Alzheimer’s disease is a condition that progresses in stages.
By the time an older adult reaches the middle stage they are likely to need assistance with many day-to-day tasks. During the final stage, the person will depend on others and 24-hour care. Alzheimer’s is also often a long-term disease, with people living up to 20 years following the initial diagnosis. While caring for someone with Alzheimer’s is never easy, there are things you can do to lessen the amount of work placed on family caregivers and make life with the disease a little easier for everyone. Below are 4 tips for you to try.
#1 Break Down Tasks
In an article posted on AARP’s website, writer Amy Goyer describes caring for her father for 15 years after his diagnosis with Alzheimer’s disease. One of the things she did that allowed her dad to remain as independent as possible, and also lessened her workload, was to break tasks down into small steps he could manage on his own. This approach allowed Goyer and others to focus on what her dad could do rather than on what he couldn’t, boosting his self-esteem. And, by letting your aging relative do the things they can, like folding laundry or drying dishes, you’ll have more time to handle other things.
#2 Set a Daily Routine
Having a daily routine can help the senior to go through each day with less confusion. Try to get up, have meals, and go to bed at the same time each day. It can also help to post a whiteboard in the house on which you write information about the day. For example, write down the date, day of the week, and who will be caring for the senior that day. In addition, write down any special events, such as, “Hair appointment at 3:00” or “Shirley is coming for lunch today.”
#3 Wear Matching Clothing on Outings
When you take your aging relative on outings, it can be easy for them to get lost in a crowd. The Alzheimer’s Association suggests that the caregiver and senior wear the same color shirt, so they can find each other. This way, if your loved one loses you in the crowd and cannot remember what you were wearing, they can look down at their own shirt and remember. Brightly colored clothes can also make it easier to spot one another in a crowd.
#4 Get Help from Senior Care
Eventually, people with Alzheimer’s disease need round-the-clock care. This can be difficult for family members to handle on their own. That’s where senior care can step in to lend a hand. Senior care providers can be scheduled to spend just a few hours per day up to full days or overnight with the older adult, helping you to fill in gaps in their care schedule. Senior care providers can assist with things like dressing, bathing, eating, preparing meals, cleaning the house, and much more.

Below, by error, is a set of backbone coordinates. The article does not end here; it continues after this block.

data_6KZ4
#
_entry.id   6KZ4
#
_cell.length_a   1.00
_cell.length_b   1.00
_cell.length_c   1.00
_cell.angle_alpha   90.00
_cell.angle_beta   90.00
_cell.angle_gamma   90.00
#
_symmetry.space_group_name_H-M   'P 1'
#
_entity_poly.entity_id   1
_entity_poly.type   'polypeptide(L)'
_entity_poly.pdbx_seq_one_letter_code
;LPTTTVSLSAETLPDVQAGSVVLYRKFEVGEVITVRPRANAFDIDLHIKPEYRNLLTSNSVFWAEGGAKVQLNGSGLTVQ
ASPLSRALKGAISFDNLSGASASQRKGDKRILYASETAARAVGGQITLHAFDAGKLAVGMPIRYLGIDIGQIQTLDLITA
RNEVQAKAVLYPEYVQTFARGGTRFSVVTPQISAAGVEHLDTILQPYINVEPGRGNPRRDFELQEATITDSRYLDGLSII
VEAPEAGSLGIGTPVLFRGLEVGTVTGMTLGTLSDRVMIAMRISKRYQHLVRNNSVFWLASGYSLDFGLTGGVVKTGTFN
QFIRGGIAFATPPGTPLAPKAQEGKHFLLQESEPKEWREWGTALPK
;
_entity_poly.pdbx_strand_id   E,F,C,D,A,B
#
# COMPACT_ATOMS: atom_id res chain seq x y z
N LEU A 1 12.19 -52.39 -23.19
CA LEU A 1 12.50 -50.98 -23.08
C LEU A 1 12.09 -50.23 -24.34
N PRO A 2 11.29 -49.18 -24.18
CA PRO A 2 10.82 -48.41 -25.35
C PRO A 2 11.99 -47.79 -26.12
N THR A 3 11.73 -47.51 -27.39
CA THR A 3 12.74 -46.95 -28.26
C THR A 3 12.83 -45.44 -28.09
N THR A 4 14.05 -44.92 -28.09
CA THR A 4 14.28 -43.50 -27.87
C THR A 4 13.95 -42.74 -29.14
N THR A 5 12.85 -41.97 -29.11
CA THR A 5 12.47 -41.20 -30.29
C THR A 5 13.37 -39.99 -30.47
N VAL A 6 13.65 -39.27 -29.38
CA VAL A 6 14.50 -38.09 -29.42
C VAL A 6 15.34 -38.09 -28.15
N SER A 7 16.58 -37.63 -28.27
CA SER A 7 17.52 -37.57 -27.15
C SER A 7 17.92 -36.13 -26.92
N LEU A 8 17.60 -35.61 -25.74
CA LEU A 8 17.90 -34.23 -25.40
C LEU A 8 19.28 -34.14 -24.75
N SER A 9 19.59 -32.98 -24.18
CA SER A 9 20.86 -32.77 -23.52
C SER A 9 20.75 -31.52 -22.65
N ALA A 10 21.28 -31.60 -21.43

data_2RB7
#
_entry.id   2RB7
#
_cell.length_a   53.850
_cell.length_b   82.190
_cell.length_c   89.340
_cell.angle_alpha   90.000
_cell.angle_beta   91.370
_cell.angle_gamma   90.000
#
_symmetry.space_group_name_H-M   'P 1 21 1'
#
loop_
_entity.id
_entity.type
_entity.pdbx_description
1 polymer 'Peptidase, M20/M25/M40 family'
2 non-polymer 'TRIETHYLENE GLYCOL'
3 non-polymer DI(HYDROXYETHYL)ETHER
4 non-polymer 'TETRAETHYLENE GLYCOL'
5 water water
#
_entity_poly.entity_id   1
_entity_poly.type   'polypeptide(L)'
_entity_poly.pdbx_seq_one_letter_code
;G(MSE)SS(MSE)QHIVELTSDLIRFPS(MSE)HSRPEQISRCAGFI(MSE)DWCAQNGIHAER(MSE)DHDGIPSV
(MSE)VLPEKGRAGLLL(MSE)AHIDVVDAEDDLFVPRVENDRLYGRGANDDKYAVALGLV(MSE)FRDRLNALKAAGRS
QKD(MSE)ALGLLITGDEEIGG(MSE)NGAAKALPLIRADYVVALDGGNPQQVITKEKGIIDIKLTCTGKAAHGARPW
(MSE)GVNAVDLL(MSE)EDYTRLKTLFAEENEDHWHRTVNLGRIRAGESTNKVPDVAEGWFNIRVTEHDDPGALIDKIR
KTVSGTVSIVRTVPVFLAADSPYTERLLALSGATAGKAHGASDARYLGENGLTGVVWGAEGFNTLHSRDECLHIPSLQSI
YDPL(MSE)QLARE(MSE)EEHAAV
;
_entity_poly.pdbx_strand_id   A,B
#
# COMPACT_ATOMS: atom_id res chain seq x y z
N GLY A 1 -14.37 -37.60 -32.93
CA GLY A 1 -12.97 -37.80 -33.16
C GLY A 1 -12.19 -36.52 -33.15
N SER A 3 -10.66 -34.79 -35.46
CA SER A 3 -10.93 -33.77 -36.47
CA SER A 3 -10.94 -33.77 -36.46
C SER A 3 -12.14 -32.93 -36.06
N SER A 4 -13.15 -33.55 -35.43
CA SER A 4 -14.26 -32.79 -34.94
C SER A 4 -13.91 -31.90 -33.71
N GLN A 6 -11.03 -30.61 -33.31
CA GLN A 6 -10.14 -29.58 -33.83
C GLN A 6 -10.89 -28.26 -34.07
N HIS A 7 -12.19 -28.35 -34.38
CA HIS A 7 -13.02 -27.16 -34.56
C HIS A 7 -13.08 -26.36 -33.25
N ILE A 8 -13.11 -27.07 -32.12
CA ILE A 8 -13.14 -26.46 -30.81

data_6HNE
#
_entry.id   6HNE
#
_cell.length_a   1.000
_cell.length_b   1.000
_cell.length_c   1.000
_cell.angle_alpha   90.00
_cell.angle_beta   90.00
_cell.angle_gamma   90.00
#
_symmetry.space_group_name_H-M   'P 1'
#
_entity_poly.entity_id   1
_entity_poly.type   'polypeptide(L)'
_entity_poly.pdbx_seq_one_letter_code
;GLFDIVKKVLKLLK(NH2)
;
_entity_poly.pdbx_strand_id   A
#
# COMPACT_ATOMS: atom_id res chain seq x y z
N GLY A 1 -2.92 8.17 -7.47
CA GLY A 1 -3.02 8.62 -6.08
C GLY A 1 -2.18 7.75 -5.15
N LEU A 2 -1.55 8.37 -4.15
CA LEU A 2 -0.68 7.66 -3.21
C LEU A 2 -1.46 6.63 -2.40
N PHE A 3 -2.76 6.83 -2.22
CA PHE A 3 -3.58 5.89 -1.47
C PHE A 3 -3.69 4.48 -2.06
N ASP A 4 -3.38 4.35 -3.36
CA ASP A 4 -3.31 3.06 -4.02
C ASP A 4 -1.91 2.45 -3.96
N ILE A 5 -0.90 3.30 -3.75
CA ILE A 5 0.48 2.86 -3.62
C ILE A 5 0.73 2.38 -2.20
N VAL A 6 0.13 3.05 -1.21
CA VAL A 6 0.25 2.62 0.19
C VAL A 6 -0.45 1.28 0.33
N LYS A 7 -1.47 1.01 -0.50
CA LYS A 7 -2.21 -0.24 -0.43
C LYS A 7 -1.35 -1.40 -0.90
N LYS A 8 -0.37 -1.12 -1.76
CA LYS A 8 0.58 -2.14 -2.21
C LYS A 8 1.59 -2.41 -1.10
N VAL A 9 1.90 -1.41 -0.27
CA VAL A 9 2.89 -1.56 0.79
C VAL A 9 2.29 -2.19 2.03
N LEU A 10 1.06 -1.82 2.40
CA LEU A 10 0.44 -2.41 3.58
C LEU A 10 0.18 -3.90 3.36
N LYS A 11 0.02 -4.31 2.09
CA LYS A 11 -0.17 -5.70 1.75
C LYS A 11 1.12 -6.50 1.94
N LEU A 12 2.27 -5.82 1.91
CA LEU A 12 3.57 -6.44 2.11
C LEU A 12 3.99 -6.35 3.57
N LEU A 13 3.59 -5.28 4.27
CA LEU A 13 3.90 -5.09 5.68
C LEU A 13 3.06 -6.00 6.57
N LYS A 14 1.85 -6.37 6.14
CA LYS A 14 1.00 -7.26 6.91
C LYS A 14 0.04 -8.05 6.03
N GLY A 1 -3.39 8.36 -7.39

If you or an aging loved-one are considering hiring Home Care Services in Berwyn, PA, please contact the friendly staff at Suma Home Care. Call today: 484-200-7347
Ibrahim recently completed a Professional Certificate in Management; He is currently pursuing a Masters in Business Administrations (MBA) at a prestigious university in the UK.
With their passion for helping others and a strong background in customer services and clinical care, Ibrahim and his wife started assisting individuals in their homes.
Since started and operating Suma Home Care in 2010 in the basement of their home, Suma Home Care has provided professionals who work endlessly in providing clients with the highest quality of care, while enabling clients to maintain dignity, comfort and safety in their homes.
Suma Home Care, serves four counties in Pennsylvania, Delaware, Chester, Montgomery and Philadelphia. Ibrahim is firmly connected to his local community and is always looking for ways to give back whenever the opportunity presents itself.
Ibrahim enjoys spending time with his wife and children, travelling and enjoys sports.
Mariama Suma-Keita BSN RN
Born in Sierra Leone west Africa, relocated to America in 1999 from a civil war and settled since in the U.S.A as a Naturalized citizen Graduated from National school of nursing with an associate , and completed BSN in Nursing from Immaculata University graduated with Honor roll Alpha Lambda sigma, After escaping the war served as a refugee nurse in Gambia and Guinea to other displaced refugees before coming to America.
In the states started in Homecare then then transition into hospital, worked in Jefferson hospital as a Registered nurse on Tele and general medsurg floor, also worked in Einstein hospital as an oncology transplant nurse , I realized that I enjoy working with patients so much and believe in quality and compassionate care one at a time dealing with an holistic approach in caring for patients and family in a familiar environment called home , I see the impact and progress when they’re home , it makes them feel relax and progress fast with recovering at home. As a nurse and entrepreneur I understand that dedication to meeting people and families needs is a priority, and able to foster relationships with family and patients that is professional and friendly to help them stay and settled home as a desire.